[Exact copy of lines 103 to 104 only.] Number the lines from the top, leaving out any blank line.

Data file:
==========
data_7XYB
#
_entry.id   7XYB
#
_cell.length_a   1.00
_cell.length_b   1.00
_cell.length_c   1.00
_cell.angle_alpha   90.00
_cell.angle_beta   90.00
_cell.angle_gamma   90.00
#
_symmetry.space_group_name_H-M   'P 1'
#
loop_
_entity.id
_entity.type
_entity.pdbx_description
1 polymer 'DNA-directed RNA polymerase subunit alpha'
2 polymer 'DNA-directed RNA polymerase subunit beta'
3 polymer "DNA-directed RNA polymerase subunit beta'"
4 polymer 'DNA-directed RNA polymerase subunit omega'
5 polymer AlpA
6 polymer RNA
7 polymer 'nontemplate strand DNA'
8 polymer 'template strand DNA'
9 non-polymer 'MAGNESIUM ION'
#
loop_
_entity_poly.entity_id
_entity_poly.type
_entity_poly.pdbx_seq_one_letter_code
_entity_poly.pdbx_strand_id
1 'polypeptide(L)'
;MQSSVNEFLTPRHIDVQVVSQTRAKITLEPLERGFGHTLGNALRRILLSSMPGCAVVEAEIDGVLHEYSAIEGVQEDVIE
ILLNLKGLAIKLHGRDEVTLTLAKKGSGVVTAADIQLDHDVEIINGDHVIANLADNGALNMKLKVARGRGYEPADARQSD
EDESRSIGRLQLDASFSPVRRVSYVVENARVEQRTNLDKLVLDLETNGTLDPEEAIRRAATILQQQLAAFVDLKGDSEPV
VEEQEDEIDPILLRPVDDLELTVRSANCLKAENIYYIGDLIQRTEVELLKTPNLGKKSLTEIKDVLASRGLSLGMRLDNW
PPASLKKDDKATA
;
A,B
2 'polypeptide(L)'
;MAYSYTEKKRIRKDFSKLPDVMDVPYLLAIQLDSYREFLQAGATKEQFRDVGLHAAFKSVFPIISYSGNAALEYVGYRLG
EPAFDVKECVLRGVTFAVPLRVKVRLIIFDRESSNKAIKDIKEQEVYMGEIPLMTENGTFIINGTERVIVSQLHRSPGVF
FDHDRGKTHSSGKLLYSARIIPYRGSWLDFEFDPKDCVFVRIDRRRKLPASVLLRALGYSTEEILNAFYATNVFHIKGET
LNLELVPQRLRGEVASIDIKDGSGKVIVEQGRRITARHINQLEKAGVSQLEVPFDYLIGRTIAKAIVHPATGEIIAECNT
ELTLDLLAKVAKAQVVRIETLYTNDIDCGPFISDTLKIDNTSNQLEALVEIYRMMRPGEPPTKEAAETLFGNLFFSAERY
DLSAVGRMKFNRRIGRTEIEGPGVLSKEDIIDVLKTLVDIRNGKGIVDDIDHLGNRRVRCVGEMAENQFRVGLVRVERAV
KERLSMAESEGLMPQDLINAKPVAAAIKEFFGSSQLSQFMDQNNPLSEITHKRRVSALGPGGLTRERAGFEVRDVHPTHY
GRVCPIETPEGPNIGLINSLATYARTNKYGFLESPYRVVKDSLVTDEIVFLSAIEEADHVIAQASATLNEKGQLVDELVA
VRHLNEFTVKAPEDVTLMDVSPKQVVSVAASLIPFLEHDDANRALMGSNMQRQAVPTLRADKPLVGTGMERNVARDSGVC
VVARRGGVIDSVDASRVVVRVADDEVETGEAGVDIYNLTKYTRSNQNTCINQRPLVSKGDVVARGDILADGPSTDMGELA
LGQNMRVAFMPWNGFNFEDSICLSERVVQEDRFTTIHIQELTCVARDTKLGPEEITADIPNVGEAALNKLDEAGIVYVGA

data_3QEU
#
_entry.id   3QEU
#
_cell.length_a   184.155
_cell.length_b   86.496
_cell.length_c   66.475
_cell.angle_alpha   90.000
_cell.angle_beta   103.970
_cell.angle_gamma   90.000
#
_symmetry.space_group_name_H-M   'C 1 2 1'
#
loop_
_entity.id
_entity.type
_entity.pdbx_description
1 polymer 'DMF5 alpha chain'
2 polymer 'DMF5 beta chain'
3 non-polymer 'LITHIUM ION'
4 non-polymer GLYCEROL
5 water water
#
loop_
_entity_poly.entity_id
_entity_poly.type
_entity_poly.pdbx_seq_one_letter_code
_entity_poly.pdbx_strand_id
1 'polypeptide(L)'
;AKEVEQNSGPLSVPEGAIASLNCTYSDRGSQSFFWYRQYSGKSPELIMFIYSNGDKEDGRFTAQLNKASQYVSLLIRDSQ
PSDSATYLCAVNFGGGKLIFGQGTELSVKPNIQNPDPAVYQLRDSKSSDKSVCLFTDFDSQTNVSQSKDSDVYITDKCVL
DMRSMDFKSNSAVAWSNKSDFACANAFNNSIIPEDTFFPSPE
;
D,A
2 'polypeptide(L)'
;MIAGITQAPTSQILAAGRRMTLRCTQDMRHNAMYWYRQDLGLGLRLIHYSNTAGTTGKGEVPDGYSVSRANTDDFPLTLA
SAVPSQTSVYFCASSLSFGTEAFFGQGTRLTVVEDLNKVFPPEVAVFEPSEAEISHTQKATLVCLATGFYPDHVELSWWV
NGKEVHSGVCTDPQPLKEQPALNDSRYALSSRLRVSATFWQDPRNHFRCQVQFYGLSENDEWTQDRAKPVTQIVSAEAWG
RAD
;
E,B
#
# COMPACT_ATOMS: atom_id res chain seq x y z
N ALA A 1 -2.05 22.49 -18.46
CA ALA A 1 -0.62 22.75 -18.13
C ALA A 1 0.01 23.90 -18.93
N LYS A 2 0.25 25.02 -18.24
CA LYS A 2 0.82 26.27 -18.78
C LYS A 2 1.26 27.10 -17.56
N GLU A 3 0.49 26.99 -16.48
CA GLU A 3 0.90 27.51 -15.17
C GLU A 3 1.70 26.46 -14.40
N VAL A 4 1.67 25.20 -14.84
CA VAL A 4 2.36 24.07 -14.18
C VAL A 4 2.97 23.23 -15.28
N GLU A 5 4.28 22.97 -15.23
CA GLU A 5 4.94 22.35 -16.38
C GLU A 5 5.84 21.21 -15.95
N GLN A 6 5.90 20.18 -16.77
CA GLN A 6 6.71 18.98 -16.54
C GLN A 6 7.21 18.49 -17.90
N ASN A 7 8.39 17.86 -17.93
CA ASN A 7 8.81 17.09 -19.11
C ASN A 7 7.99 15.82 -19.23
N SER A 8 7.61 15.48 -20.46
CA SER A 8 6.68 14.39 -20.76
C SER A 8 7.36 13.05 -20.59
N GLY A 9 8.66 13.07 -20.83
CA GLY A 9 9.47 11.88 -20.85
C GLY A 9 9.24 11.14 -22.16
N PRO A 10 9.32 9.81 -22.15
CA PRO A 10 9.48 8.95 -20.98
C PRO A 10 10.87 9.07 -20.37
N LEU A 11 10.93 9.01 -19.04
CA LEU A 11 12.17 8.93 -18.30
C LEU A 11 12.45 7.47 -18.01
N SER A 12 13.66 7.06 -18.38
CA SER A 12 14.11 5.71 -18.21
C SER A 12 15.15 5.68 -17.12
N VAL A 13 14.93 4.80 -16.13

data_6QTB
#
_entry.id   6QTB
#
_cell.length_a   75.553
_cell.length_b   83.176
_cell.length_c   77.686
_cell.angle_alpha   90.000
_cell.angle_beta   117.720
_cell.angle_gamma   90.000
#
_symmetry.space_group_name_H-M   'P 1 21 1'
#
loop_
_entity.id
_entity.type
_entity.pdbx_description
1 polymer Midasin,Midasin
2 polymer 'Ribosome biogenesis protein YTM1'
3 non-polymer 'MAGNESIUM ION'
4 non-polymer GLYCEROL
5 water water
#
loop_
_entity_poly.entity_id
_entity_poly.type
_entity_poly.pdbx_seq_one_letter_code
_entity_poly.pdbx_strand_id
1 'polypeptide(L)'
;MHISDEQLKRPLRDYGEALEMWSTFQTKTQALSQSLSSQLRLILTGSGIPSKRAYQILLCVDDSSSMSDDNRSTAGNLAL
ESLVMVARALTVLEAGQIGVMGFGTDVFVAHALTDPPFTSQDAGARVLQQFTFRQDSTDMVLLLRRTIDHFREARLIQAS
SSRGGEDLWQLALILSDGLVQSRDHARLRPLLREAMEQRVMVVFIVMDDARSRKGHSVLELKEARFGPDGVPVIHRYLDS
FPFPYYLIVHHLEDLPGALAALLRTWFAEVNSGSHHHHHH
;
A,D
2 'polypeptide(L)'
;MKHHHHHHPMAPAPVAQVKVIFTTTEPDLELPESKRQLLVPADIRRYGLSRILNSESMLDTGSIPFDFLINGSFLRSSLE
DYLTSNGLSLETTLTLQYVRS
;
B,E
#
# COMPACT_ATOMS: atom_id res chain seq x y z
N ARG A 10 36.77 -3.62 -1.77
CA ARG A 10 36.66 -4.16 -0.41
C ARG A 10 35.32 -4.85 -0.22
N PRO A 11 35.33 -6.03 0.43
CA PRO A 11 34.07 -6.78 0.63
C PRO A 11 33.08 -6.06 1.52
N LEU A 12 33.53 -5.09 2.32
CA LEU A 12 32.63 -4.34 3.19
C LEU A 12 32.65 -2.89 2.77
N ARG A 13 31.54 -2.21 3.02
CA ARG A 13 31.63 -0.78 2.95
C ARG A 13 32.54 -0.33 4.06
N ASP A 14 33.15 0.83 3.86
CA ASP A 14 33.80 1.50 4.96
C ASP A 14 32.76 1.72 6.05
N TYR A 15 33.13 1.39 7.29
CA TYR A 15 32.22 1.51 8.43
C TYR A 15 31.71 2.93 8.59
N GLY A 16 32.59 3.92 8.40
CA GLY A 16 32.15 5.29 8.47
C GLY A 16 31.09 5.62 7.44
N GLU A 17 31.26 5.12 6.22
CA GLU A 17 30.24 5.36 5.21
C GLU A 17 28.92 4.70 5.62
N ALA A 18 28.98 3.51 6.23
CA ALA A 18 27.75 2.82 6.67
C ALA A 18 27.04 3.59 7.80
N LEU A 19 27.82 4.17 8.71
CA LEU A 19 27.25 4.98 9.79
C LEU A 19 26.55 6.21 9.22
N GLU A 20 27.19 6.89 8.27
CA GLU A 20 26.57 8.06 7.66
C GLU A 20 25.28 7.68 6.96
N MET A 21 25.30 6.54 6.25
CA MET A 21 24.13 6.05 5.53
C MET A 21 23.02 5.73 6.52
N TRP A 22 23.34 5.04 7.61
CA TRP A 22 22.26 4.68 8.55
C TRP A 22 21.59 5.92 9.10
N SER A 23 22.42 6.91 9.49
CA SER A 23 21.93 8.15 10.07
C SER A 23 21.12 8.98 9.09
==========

CA GLU A 3 0.90 27.51 -15.17
C GLU A 3 1.70 26.46 -14.40